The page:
Skip to main content

KH OSHA Law Update: OSHA Announces National Emphasis Program for COVID-19 and Updated Interim Enforcement Response Plan

On March 12, 2021, OSHA released its National Emphasis Program (NEP) for COVID-19 and Updated its Interim Enforcement Response Plan.  Employers in industries with high COVID-19 exposure risks should expect to see increased inspections from OSHA.  

National Emphasis Program

The NEP is a temporary program in which the directorate of enforcement programs set forth its direction to focus OSHA’s resources on addressing COVID-19 in the workplace and inspect establishments with workers that have increased exposure to COVID-19.  OSHA directed regional offices to conduct targeted inspections with the goal of COVID-19 inspections making up 5% of the region’s total assigned inspection goal (1,600 inspections OSHA-wide). The agency also added provisions for preventing retaliation against employees.  OSHA will begin targeted/programmed inspections under this emphasis program beginning on March 26, 2021. 

The NEP targets industries where OSHA data shows the highest amount of workers expected to perform tasks that associated with exposure to COVID-19.  OSHA has identified certain industries as primary target industries, including healthcare, meat and poultry processing, grocery stores, restaurants, discount department stores, warehousing and storage, and correctional institutions.  The agency identified secondary target industries that are non-healthcare essential workers (identified by the Cybersecurity and Infrastructure Security Agency, CISA) likely to have the highest frequency of close contact exposures.  These industries include (but are not limited to) agriculture, construction of buildings, food and beverage manufacturing, asphalt paving, chemical manufacturing, plastics manufacturing, transportation equipment, and electronics manufacturing.  

Area Offices will generate two “Master Lists” of establishments: Master List 1 includes establishments in the primary and secondary target industries, and Master List 2 is a subset of List 1 of establishments with elevated illness rates.  Area Offices will use either list or a combination of the two lists to meet their inspection goals.  OSHA will prioritize fatality inspections related to COVID-19 and then other unprogrammed inspections alleging employee exposure to COVID-19 hazards.

The NEP is set to expire in March 12, 2022. 

Interim Enforcement Response Plan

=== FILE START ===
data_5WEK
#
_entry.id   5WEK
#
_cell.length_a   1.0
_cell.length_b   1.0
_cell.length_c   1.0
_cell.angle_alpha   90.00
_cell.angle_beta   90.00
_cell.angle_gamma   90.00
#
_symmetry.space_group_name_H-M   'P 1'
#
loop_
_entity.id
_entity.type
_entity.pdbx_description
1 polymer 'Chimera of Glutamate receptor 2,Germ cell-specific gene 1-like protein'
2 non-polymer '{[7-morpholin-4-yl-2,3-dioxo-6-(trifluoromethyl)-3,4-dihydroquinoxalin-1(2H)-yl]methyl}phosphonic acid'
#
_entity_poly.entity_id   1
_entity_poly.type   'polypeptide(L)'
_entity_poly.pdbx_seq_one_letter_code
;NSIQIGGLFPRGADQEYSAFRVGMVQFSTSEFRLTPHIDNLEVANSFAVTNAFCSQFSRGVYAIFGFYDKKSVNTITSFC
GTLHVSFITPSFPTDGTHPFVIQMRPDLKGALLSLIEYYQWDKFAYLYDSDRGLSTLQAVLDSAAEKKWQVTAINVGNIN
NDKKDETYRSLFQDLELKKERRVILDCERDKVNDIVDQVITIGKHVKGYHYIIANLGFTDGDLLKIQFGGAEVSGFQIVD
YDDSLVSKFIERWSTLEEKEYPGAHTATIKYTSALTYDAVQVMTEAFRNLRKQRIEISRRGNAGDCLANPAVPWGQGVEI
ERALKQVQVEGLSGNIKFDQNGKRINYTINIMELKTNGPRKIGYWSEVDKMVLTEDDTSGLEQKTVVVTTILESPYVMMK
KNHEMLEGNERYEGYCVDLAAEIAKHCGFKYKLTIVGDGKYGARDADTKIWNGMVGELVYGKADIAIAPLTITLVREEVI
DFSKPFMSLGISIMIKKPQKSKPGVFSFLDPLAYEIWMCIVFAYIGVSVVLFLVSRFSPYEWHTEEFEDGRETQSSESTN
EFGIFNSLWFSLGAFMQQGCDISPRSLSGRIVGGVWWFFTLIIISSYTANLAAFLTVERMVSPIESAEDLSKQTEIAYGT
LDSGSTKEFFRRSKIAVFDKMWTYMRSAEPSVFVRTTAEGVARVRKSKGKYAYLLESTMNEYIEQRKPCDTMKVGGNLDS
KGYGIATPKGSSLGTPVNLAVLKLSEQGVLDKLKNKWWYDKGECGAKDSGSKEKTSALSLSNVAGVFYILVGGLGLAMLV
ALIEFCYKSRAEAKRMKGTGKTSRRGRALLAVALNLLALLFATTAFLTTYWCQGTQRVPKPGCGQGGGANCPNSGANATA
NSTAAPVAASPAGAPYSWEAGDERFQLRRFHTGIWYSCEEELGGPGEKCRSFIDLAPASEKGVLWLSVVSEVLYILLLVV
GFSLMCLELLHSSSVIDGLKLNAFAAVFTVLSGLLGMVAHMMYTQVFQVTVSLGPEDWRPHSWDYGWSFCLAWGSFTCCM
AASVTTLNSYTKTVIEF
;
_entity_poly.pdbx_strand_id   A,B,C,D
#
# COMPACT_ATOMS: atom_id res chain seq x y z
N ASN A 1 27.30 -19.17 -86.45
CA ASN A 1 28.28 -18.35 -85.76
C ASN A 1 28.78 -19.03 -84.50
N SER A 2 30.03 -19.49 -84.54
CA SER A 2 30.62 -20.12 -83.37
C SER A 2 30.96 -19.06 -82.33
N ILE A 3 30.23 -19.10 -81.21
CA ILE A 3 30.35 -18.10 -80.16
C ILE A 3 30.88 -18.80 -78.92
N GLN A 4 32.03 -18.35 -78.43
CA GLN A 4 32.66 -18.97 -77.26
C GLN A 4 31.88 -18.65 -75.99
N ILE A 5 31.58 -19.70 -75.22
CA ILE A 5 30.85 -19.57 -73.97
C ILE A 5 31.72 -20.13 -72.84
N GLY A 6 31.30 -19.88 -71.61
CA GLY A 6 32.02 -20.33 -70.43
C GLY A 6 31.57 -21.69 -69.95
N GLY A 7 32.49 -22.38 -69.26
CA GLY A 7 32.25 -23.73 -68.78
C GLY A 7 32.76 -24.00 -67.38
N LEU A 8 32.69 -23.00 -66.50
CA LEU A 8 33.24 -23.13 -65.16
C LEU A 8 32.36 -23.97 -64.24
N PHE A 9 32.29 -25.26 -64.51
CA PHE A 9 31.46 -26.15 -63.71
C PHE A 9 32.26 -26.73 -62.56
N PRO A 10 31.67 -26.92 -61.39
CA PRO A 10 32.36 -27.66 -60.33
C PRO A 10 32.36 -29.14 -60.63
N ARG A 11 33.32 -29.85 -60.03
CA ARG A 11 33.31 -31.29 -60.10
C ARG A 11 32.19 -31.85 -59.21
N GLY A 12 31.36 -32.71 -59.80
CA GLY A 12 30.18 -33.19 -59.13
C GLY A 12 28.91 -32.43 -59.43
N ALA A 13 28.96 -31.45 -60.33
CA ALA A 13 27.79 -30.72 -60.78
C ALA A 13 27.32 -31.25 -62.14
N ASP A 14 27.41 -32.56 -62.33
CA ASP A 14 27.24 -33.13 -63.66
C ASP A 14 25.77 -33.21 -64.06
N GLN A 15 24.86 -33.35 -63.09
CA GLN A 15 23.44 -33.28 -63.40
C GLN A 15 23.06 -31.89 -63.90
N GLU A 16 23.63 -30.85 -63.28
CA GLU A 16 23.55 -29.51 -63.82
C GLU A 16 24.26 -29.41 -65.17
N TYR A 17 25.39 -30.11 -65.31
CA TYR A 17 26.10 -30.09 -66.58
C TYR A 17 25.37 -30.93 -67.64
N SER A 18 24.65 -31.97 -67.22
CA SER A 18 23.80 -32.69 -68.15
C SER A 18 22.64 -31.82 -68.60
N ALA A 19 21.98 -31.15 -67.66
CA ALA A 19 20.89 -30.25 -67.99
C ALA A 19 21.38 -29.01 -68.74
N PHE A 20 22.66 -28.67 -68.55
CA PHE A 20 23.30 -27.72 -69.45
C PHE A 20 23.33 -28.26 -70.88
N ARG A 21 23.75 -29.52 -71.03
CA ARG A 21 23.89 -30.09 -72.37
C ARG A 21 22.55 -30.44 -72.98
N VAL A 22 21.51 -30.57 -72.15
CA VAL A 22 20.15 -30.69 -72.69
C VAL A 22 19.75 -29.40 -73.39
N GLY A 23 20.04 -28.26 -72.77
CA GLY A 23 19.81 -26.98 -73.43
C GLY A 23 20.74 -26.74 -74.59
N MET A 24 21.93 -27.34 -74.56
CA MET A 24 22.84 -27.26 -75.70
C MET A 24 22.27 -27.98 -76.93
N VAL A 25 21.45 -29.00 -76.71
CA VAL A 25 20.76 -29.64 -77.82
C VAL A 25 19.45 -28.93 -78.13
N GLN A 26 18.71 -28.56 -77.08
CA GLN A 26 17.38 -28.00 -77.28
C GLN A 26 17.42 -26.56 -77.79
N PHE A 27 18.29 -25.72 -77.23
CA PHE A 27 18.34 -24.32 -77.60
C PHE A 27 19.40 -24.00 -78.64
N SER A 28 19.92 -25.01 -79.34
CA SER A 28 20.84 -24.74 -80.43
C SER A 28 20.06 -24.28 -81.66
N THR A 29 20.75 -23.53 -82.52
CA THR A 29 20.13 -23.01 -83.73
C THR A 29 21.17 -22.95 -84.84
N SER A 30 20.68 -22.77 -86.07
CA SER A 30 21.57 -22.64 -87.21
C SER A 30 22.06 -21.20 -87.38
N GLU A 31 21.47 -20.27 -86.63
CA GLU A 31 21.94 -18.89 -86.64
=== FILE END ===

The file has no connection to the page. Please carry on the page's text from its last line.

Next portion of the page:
OSHA also released an updated interim enforcement response plan for COVID-19, which provides instructions to area offices and compliance safety and health officers (CSHOs) for responding to COVID-19-related complaints and referrals.  

OSHA directs area offices to prioritize enforcement and focus on employers that are “not making good faith efforts to protect workers.”  Pursuant to the NEP, area offices will prioritize COVID-19-related inspections involving fatalities or multiple hospitalizations due to occupational exposures to COVID-19.  CSHOs will perform on-site inspections to identify exposures to COVID-19 hazards, ensure control measures are implemented, and address violations of OSHA standards and the General Duty Clause. 

In the interim plan, OSHA directs CSHOs to conduct in-person interviews when necessary and safe but will also use phone and video conferencing to reduce potential COVID-19 exposures.  OSHA also directs CSHOs to minimize in-person meetings and encourage employers to submit documents electronically.  Further, CSHOs will be equipped with appropriate PPE when performing on-site inspections. 

OSHA also includes sample employer letters for COVID-19 complaints, sample hazard alert letters for COVID-19 inspections, and sample alleged violation descriptions (AVD) for citing the General Duty Clause.  Of note, the sample AVD can provide employers with insight as to what CSHOs will look for in issuing citations for alleged violations of the General Duty Clause. They include alleged violation descriptions for failure to deploy adequate engineering controls for droplets and aerosol transmission and inadequate training for employees.

For more information, contact Keller and Heckman’s OSHA team.